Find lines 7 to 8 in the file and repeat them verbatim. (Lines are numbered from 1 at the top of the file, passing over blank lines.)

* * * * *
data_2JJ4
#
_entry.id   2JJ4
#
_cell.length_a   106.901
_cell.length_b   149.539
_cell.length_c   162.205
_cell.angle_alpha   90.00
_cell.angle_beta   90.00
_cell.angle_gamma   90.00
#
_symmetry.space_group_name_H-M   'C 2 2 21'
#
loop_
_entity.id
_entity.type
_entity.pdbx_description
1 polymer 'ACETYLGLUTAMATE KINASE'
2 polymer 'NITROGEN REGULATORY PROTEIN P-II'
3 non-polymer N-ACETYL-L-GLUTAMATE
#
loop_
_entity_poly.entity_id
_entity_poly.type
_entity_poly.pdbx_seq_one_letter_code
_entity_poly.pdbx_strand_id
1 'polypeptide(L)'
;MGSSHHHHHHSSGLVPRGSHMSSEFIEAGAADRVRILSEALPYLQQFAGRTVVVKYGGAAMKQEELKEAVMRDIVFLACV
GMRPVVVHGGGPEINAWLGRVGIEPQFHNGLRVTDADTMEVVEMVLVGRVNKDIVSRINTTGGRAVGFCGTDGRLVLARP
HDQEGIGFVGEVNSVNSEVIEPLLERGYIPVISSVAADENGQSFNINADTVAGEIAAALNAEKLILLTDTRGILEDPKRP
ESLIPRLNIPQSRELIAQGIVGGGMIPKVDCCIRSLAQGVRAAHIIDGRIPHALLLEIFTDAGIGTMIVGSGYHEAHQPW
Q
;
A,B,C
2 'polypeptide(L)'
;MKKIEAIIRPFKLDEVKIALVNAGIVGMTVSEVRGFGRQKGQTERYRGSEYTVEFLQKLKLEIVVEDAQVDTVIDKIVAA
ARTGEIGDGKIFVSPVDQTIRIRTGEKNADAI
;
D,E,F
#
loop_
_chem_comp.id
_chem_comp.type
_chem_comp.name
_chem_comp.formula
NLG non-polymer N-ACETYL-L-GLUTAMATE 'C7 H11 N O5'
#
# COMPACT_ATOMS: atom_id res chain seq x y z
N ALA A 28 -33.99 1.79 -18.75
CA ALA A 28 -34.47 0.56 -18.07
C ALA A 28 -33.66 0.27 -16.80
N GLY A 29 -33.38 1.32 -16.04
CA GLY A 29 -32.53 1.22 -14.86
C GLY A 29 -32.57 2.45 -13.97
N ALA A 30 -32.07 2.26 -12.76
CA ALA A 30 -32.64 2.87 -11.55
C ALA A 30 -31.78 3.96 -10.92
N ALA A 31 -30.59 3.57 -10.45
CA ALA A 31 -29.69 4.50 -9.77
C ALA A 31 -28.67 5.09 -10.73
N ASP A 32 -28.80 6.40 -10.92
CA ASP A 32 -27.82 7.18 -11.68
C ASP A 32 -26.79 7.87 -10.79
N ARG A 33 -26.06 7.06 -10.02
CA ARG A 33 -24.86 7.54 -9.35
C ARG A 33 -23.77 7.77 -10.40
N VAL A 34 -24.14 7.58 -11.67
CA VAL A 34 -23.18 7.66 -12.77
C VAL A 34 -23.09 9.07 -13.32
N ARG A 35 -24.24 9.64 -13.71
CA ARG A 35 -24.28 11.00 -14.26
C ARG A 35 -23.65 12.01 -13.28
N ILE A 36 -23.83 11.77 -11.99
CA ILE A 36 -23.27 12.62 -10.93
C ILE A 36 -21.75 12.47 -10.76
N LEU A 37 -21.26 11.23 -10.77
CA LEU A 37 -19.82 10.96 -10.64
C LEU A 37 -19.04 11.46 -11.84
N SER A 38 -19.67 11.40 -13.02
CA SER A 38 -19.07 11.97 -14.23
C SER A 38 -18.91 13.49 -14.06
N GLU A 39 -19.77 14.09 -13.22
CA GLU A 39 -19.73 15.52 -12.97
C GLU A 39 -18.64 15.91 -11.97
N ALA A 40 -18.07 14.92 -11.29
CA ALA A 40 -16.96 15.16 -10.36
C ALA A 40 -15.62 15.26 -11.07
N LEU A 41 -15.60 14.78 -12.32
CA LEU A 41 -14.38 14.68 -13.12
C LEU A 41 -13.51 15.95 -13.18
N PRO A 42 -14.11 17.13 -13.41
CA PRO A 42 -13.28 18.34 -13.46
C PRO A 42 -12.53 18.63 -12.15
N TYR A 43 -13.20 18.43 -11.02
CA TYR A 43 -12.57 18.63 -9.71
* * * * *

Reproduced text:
_cell.length_c   162.205
_cell.angle_alpha   90.00